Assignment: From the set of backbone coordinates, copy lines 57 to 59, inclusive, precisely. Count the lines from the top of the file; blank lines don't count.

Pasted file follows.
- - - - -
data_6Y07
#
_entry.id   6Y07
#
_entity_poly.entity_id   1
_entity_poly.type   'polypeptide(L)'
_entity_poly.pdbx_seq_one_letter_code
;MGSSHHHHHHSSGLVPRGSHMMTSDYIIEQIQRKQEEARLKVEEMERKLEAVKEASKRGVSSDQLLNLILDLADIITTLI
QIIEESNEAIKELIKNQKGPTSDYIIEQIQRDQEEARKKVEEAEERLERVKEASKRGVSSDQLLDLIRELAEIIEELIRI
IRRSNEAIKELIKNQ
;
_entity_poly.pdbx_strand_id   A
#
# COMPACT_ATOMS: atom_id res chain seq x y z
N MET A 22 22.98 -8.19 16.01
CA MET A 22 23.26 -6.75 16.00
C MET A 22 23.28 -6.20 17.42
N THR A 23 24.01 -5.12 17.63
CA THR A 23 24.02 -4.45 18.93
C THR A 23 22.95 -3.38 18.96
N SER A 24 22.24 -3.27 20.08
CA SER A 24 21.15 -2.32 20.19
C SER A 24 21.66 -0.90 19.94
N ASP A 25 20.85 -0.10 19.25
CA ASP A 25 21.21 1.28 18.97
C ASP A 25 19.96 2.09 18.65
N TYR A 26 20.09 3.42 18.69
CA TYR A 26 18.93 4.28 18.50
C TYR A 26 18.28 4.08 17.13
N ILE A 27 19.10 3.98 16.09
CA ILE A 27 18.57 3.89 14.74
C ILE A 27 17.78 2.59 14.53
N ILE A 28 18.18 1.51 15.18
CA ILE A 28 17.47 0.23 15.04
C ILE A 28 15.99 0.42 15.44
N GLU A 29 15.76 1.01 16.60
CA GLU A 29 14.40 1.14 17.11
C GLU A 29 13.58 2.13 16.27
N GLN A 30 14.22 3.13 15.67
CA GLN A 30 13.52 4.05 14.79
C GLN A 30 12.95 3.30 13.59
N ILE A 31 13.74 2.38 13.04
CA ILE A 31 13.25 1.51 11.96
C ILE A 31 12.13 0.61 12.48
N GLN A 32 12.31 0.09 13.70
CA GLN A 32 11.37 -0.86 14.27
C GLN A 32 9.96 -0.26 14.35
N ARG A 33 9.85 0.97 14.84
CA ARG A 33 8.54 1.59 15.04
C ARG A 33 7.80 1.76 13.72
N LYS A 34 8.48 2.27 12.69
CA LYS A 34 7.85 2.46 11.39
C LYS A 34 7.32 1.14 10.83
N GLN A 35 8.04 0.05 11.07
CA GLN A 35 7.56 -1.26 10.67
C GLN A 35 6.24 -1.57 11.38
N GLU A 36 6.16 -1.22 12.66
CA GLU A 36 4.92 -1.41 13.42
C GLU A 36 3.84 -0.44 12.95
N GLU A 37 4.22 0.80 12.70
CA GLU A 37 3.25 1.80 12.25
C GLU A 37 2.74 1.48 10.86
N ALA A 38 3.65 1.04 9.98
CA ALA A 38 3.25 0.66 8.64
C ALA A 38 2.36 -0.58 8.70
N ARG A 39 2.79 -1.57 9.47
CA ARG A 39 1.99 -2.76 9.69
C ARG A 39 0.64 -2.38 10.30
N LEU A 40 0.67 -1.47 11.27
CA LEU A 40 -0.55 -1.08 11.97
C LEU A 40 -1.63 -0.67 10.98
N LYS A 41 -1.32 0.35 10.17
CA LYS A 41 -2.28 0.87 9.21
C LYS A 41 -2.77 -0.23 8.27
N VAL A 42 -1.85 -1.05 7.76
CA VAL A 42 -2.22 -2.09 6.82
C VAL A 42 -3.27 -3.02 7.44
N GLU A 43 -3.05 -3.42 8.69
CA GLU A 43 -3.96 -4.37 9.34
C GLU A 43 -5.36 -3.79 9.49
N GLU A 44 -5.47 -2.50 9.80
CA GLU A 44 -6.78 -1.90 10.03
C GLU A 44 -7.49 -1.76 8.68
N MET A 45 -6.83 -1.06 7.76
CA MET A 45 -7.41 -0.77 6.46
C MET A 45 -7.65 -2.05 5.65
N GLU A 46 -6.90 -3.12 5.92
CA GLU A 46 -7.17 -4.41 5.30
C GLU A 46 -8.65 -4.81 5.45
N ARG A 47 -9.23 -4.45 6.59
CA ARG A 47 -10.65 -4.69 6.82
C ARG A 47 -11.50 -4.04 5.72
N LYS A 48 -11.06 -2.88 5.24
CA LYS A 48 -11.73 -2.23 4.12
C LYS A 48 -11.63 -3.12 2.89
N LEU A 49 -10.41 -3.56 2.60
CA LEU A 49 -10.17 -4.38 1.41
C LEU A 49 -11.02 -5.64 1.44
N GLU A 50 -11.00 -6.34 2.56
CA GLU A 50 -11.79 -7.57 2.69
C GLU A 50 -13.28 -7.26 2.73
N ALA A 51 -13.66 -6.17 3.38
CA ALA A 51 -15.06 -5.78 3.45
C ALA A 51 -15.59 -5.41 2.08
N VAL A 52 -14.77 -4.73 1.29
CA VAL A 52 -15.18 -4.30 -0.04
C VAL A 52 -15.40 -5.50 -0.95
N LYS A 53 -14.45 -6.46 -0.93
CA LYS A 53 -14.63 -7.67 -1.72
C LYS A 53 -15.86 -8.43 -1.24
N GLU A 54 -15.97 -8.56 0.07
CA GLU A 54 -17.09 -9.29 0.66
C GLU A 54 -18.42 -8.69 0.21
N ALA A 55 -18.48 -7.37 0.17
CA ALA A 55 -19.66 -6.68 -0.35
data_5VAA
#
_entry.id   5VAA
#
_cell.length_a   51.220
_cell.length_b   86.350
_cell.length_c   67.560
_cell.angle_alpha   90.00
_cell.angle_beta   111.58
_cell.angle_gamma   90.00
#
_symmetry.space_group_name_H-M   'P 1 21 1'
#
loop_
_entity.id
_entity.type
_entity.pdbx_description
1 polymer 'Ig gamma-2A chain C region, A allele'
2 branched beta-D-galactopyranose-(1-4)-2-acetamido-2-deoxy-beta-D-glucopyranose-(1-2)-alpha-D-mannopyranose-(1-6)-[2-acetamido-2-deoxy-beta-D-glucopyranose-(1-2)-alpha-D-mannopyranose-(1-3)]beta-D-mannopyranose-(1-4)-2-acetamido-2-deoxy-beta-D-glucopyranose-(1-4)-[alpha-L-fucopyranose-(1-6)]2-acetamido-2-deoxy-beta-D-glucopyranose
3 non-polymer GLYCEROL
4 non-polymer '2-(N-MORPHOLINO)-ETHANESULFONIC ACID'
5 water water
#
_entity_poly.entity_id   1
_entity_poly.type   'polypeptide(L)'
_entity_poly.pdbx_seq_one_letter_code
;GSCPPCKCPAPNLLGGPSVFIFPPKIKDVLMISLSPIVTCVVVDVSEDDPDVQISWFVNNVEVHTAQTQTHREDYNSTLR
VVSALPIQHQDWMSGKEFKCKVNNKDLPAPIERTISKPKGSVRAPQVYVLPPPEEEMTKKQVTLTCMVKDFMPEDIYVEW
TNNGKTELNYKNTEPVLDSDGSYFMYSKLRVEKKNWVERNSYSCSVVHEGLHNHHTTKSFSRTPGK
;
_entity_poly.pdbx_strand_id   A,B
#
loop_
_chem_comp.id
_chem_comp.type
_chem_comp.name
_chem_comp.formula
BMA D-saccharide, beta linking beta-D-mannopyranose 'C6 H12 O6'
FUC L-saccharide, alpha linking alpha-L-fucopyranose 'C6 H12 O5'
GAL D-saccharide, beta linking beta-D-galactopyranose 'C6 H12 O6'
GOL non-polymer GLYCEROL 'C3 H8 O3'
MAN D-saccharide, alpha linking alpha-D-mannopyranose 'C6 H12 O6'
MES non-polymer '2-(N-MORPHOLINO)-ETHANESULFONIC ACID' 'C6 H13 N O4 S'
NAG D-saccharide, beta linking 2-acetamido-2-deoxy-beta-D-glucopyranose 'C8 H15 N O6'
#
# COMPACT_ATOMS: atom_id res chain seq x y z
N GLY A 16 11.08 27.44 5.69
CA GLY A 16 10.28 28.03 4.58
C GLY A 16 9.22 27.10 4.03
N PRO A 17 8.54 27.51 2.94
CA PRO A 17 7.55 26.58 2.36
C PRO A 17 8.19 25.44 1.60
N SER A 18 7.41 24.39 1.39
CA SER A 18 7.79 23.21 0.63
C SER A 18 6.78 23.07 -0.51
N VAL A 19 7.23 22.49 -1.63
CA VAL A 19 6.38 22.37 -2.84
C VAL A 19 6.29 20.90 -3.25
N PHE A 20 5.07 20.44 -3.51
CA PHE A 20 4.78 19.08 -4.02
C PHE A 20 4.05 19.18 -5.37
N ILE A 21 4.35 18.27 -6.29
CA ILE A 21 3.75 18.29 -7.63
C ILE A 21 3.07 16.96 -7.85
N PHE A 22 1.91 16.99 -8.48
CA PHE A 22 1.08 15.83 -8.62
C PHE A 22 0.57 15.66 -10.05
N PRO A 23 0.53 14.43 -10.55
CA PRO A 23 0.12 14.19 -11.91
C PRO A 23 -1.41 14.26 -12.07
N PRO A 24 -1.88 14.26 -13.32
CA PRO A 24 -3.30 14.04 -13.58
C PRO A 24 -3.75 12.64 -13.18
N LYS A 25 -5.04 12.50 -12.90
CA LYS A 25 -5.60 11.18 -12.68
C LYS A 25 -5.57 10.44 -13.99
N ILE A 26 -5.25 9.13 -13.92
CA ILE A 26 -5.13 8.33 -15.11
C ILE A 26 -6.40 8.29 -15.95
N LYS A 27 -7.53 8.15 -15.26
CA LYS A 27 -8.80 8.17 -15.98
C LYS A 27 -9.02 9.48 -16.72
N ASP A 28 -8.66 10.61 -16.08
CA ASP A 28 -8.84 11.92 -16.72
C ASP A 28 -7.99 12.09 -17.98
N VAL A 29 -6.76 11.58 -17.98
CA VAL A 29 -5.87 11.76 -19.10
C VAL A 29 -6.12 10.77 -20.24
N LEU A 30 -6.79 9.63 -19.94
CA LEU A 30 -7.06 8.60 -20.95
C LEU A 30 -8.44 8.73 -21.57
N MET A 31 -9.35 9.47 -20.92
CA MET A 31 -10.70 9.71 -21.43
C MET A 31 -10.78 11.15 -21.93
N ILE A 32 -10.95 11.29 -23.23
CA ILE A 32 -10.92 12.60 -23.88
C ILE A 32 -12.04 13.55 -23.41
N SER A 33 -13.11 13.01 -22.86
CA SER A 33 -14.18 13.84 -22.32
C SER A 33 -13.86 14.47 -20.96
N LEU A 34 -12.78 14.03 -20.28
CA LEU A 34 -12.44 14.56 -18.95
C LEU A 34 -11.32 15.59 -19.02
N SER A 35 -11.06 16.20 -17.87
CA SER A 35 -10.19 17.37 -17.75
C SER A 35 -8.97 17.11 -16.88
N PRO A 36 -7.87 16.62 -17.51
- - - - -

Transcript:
N GLU A 36 6.16 -1.22 12.66
CA GLU A 36 4.92 -1.41 13.42
C GLU A 36 3.84 -0.44 12.95